Religious Freedom?

My Mayflower roots and Protestant past

Photo by Christian Johnson from FreeImages

Have you ever wondered how deep your religious roots are steeped in your past? Was it a conscious choice or one that was passed down to you through generations of faith? In my case, it was both.

When I was a kid, most everyone around me was Catholic, and I was pretty sure my family had been Catholic for centuries. Yah, no. In fact, it might be a complete accident. My paternal grandmother was half Swedish and half German. Her Buhler German side started out as Lutheran and became Catholic at some point in the mid-1800s. Her Swedish mother, Regina Sandin Buhler, was also Lutheran when she left Sweden but not raised in the faith once she was on US soil. Her older brother married a very Irish Catholic woman and converted. My great grandmother made a decision that was likely influenced by her brother and his wife. So Dad and his siblings were raised Catholic. My heathen mother converted when I was 8.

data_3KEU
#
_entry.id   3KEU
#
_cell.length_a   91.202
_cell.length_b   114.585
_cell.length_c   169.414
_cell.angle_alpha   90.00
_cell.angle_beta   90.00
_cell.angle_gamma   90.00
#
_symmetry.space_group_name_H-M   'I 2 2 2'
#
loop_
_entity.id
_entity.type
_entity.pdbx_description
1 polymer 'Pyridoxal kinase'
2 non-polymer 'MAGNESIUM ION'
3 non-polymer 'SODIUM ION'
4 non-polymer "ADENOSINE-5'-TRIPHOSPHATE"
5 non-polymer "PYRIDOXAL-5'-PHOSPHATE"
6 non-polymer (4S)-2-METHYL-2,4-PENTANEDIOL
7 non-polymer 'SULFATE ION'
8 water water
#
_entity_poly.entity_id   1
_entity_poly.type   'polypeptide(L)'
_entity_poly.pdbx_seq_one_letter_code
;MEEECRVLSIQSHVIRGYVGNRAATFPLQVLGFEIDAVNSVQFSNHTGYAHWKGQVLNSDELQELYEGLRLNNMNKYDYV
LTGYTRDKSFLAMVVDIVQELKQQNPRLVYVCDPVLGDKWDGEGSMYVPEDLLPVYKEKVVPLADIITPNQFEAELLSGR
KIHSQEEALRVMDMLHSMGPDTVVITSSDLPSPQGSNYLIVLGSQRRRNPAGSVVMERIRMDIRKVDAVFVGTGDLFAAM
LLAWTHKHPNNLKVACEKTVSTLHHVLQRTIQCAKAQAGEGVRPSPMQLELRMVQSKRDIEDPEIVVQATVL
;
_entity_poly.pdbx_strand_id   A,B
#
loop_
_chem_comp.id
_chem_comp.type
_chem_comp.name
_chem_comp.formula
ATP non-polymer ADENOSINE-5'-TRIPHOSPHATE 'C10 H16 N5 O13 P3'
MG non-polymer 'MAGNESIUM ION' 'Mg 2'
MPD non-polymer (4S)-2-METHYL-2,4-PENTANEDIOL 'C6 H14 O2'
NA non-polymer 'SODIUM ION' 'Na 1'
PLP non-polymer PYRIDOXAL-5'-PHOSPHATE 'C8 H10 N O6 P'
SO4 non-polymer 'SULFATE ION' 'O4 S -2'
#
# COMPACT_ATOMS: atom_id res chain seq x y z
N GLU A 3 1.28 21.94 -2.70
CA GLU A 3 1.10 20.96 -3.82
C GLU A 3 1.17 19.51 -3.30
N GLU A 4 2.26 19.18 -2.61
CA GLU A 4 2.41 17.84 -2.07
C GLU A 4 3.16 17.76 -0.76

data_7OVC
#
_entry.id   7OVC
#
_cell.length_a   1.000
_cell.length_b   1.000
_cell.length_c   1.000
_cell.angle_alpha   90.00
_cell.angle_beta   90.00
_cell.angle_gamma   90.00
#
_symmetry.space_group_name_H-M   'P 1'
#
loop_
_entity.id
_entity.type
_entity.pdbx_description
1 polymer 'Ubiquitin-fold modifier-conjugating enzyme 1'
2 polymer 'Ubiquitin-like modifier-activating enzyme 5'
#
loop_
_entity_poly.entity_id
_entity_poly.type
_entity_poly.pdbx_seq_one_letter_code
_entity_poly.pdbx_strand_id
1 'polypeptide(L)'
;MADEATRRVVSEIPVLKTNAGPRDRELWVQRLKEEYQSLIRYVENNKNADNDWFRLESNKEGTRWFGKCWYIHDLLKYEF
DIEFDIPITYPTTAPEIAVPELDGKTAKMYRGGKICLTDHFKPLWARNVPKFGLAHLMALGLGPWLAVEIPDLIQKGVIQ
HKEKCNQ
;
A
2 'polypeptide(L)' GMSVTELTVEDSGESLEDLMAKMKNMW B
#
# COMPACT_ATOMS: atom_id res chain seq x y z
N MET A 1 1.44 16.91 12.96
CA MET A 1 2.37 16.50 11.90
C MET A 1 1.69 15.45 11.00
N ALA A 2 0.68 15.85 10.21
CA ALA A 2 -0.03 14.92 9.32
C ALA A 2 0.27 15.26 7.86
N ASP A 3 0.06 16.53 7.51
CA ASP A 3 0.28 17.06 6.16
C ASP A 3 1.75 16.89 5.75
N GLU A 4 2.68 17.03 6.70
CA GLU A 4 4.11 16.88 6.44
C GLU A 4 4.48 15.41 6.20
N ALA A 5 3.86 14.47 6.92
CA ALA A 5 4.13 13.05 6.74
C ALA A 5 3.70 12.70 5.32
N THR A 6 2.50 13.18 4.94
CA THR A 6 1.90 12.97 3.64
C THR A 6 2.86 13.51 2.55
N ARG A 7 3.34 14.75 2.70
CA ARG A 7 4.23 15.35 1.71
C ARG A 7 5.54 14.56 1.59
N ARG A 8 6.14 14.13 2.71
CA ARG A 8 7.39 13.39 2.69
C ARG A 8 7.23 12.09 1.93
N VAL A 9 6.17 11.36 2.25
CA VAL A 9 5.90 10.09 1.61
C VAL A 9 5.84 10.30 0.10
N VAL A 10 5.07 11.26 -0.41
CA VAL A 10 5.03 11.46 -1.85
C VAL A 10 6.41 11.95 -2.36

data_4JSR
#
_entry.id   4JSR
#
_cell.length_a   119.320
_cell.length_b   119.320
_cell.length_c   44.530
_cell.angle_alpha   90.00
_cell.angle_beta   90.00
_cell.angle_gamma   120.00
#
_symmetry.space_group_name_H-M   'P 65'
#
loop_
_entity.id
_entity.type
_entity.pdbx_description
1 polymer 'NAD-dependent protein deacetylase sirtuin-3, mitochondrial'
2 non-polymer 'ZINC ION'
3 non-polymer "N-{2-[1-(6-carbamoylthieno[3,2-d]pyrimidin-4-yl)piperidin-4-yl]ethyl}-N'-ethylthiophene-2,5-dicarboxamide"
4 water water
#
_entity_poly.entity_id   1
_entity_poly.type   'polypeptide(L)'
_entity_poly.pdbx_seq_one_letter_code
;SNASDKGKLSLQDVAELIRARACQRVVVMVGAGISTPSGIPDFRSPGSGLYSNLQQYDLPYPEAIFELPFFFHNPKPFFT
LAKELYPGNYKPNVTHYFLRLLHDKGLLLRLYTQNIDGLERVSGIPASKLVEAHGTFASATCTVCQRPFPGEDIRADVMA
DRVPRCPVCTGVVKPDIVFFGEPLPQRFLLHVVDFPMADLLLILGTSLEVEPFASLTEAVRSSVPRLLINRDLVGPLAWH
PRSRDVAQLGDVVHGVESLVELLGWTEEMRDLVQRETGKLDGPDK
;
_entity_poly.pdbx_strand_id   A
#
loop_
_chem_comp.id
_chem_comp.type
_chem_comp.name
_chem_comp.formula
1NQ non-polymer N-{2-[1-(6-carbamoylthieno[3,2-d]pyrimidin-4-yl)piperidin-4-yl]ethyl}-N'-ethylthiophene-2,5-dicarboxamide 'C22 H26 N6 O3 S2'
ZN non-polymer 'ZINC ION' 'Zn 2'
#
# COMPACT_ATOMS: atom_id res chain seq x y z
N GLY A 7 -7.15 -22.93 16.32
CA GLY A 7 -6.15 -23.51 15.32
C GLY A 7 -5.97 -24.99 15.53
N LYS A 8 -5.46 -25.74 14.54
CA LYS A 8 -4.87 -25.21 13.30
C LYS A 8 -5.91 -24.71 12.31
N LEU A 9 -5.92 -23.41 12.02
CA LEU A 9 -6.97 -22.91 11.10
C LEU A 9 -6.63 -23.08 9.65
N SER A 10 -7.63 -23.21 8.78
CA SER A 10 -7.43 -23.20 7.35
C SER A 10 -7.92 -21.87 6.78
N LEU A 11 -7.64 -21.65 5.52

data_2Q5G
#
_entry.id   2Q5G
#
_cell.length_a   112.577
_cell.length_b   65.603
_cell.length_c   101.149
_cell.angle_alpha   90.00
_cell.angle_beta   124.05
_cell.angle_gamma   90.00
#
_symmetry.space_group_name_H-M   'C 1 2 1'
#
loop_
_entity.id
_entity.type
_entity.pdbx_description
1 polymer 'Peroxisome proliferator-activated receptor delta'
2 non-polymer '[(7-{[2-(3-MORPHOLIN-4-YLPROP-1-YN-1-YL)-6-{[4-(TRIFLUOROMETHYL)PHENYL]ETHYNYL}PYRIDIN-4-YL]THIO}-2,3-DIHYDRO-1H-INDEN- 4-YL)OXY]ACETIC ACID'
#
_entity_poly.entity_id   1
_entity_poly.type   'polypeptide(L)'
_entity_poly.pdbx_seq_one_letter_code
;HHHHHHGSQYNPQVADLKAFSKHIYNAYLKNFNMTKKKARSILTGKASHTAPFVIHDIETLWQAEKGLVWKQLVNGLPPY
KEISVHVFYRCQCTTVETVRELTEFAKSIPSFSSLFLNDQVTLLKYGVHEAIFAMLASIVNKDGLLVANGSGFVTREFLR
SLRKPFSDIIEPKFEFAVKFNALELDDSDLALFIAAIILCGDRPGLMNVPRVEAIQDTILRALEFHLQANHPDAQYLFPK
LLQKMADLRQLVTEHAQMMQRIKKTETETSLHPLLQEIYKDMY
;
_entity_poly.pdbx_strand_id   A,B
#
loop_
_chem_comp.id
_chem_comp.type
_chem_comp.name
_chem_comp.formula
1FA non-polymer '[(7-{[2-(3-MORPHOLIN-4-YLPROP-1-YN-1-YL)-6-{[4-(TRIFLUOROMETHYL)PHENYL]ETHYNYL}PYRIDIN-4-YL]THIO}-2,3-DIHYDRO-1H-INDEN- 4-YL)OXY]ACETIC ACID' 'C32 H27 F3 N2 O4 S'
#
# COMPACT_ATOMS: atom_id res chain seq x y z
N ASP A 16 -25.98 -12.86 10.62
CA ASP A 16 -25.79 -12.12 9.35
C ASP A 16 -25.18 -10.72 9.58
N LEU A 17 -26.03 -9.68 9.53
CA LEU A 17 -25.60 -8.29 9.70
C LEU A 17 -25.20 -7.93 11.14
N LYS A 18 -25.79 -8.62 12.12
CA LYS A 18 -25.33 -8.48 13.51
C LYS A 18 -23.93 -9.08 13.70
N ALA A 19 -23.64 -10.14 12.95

Dad’s father’s side had Presbyterian roots that went back to Scotland. After moving to Indiana, his people primarily settled in to the Methodist and Baptist faiths, though there are Quakers in my Whitaker line.

My mother was raised in the Congregational faith. Her parents were Congregationalists, and her father’s side were mostly Congregational going way back. My maternal cousins were Methodists. I didn’t know anyone in my childhood who was raised in her faith. They now operate under a big umbrella called the United Church of Christ. I didn’t know squat about the Congregationalists as a young adult. Again, my grandmother was a crappy source for discussing this kind of stuff. It wasn’t until I started traipsing about the country that I discovered that her DNA is steeped in Congregationalism. If you read my post about Thompson and Sibbill Maxwell, they were founding members of the First Congregational Church of Buckland.

Mom’s religious tapestry is woven with a whole lot of conscientious religious objection and rebellion. I think I inherited this from her chromosomes. I seldom see anything–including religion–in terms of black and white. There is a whole lot of gray. Because of that muddled color, I can see things from a whole lot of perspectives and understand them. There are some issues that clearly are black and white for me, but overall, I consider myself gray.